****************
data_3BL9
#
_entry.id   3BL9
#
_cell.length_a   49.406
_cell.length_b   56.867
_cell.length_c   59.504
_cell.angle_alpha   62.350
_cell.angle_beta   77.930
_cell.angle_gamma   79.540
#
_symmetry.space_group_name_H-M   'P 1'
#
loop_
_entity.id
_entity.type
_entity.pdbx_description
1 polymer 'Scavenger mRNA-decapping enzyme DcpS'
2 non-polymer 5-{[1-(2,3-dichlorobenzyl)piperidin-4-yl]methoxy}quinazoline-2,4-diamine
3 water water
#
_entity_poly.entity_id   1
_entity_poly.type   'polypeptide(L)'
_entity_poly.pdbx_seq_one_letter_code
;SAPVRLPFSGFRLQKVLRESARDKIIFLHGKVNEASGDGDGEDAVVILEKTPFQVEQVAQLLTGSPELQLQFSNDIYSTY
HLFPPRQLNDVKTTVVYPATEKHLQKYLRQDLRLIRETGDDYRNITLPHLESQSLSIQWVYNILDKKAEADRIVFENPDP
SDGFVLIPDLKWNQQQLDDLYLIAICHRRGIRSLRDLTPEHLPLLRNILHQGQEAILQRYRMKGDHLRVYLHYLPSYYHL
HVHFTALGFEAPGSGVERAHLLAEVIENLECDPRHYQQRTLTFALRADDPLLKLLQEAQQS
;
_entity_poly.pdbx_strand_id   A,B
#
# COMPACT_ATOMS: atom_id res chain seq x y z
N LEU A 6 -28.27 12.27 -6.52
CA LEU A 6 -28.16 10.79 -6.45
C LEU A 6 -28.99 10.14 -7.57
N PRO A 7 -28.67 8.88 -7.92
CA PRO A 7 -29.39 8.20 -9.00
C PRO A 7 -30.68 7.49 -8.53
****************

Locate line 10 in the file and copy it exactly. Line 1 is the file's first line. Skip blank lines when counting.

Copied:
_cell.angle_gamma   79.540